The Israeli military also said it filed a complaint through United Nations forces operating in the area, stating that "fire emanating from Syria into Israel will not be tolerated and shall be responded to with severity."
Israeli defense officials said the incident was not considered a serious military threat, but Israel felt the need to respond in order to set clear limits for the Syrians.
Defense Minister Ehud Barak said Israeli defense forces have been instructed "to prevent the battles from spilling over into our territory."
"Additional shelling into Israel from Syria will elicit a tougher response; exacting a higher price from Syria," Barak said.
Nineteen months of fighting and the mounting chaos engulfing the Assad regime have already shaken the region, spilling into Lebanon, Turkey and Jordan. In new violence Sunday, Syrian army forces backed by helicopter gunships and artillery attacked a border area with Turkey after rebels captured a crossing point, activists said.
The Syrian Observatory for Human Rights, a Britain-based activist group, said the Ras al-Ayn border area in Syria's northeast was "under siege" as dozens of rebels tried to hold onto the border crossing.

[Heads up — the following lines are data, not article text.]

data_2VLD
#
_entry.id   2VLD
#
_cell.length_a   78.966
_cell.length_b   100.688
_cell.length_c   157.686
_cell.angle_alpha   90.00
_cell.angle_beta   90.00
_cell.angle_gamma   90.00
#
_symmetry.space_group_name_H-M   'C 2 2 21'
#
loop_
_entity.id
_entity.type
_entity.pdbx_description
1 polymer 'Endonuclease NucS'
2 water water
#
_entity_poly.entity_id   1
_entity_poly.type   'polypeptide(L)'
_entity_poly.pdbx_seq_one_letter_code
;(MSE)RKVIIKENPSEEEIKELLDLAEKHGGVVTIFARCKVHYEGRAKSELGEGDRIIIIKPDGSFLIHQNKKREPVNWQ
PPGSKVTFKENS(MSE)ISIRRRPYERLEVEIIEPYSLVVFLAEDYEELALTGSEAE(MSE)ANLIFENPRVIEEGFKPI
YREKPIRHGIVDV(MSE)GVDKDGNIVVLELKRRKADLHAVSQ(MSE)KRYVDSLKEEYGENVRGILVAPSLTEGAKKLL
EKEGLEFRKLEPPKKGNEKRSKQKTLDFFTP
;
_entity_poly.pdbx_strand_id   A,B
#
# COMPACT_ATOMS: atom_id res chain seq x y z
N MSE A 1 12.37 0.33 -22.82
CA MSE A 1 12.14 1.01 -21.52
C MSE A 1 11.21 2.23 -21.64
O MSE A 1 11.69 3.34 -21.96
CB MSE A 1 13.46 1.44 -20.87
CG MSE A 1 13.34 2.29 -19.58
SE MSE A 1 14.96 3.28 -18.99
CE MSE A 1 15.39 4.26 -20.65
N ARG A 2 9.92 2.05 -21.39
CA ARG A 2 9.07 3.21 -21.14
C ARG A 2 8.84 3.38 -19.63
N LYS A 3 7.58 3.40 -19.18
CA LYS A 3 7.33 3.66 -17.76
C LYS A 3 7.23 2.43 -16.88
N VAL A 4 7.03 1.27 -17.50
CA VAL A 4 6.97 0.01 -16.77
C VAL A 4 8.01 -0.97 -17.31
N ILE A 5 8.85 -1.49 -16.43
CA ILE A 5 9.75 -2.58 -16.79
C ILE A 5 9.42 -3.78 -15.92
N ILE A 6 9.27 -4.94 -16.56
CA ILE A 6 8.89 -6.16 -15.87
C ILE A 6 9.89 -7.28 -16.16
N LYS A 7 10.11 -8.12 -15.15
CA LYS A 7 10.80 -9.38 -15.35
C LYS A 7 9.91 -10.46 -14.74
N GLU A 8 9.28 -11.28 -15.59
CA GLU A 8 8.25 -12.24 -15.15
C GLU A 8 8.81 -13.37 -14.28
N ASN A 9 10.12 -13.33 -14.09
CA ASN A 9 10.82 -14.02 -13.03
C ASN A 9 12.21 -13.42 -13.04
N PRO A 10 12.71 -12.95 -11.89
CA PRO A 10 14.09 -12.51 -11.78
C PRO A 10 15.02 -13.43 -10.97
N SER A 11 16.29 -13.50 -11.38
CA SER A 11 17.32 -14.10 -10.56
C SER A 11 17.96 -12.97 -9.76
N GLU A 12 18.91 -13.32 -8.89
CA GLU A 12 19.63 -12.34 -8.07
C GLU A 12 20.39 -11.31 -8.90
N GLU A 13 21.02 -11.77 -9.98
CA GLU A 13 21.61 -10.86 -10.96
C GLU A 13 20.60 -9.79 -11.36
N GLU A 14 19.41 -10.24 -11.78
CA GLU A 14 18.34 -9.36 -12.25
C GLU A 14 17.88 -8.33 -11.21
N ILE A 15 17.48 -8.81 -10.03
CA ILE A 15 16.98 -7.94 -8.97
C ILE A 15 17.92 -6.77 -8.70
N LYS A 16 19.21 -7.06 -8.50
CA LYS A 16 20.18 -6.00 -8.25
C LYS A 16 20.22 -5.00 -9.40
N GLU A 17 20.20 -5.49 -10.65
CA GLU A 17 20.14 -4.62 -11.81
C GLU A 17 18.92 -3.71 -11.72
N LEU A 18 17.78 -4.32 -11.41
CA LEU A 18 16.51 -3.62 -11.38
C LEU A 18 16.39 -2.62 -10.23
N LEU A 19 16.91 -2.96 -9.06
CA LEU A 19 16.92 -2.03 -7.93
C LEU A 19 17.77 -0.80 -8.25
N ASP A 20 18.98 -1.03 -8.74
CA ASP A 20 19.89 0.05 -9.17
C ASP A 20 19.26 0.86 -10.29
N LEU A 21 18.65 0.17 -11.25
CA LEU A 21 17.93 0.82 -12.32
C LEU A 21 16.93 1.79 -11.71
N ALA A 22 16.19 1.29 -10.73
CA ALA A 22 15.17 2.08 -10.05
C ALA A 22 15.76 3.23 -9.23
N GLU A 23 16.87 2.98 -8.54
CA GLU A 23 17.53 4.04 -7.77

The entry of Israel into the fighting would take the violence to a new level. Although Israel has a more powerful military, both countries have air forces and significant arsenals of tanks, missiles and other weapons. Israel is especially concerned about Syria's stockpile of chemical weapons.
An Israeli war on Syria could also draw in Syria's ally, Hezbollah, further destabilizing the region. Hezbollah, which possesses tens of thousands of rockets and missiles, battled Israel to a stalemate during a monthlong war in 2006.
On Israel's southern flank, Hamas militants in the Gaza Strip, who battled Israeli forces over the weekend, might also enter the fray.